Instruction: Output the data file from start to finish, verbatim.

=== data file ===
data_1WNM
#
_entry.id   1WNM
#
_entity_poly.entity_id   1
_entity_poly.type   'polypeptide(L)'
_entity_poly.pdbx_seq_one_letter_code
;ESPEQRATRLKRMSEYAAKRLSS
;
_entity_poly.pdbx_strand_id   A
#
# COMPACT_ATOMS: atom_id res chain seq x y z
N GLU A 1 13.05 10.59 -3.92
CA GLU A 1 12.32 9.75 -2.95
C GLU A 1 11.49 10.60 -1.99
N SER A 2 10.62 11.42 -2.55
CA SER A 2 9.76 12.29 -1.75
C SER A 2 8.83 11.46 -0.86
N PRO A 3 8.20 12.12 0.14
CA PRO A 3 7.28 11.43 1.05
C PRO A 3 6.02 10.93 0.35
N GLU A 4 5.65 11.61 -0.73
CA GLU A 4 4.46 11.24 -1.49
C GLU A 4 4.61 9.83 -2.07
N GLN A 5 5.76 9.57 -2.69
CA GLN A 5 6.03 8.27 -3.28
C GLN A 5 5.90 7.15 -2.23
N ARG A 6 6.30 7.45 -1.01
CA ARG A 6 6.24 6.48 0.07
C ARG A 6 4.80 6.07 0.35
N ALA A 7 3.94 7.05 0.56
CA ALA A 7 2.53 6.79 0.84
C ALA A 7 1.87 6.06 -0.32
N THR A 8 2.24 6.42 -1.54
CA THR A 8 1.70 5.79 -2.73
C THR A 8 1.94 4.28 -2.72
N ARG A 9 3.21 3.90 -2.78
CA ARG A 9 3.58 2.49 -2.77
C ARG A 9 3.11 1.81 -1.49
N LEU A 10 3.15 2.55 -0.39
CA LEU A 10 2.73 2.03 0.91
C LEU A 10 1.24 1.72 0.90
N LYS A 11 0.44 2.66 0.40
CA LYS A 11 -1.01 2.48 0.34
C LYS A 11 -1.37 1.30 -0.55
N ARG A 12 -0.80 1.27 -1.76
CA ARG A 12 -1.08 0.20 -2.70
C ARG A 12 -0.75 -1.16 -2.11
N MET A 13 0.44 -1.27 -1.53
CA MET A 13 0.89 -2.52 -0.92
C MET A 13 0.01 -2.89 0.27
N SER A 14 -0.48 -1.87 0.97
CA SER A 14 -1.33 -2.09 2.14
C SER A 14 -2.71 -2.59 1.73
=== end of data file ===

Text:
data_1WNM
#
_entry.id   1WNM
#
_entity_poly.entity_id   1
_entity_poly.type   'polypeptide(L)'
_entity_poly.pdbx_seq_one_letter_code
;ESPEQRATRLKRMSEYAAKRLSS
;
_entity_poly.pdbx_strand_id   A
#
# COMPACT_ATOMS: atom_id res chain seq x y z
N GLU A 1 13.05 10.59 -3.92
CA GLU A 1 12.32 9.75 -2.95
C GLU A 1 11.49 10.60 -1.99
N SER A 2 10.62 11.42 -2.55
CA SER A 2 9.76 12.29 -1.75
C SER A 2 8.83 11.46 -0.86
N PRO A 3 8.20 12.12 0.14
CA PRO A 3 7.28 11.43 1.05
C PRO A 3 6.02 10.93 0.35
N GLU A 4 5.65 11.61 -0.73
CA GLU A 4 4.46 11.24 -1.49
C GLU A 4 4.61 9.83 -2.07
N GLN A 5 5.76 9.57 -2.69
CA GLN A 5 6.03 8.27 -3.28
C GLN A 5 5.90 7.15 -2.23
N ARG A 6 6.30 7.45 -1.01
CA ARG A 6 6.24 6.48 0.07
C ARG A 6 4.80 6.07 0.35
N ALA A 7 3.94 7.05 0.56
CA ALA A 7 2.53 6.79 0.84
C ALA A 7 1.87 6.06 -0.32
N THR A 8 2.24 6.42 -1.54
CA THR A 8 1.70 5.79 -2.73
C THR A 8 1.94 4.28 -2.72
N ARG A 9 3.21 3.90 -2.78
CA ARG A 9 3.58 2.49 -2.77
C ARG A 9 3.11 1.81 -1.49
N LEU A 10 3.15 2.55 -0.39
CA LEU A 10 2.73 2.03 0.91
C LEU A 10 1.24 1.72 0.90
N LYS A 11 0.44 2.66 0.40
CA LYS A 11 -1.01 2.48 0.34
C LYS A 11 -1.37 1.30 -0.55
N ARG A 12 -0.80 1.27 -1.76
CA ARG A 12 -1.08 0.20 -2.70
C ARG A 12 -0.75 -1.16 -2.11
N MET A 13 0.44 -1.27 -1.53
CA MET A 13 0.89 -2.52 -0.92
C MET A 13 0.01 -2.89 0.27
N SER A 14 -0.48 -1.87 0.97
CA SER A 14 -1.33 -2.09 2.14
C SER A 14 -2.71 -2.59 1.73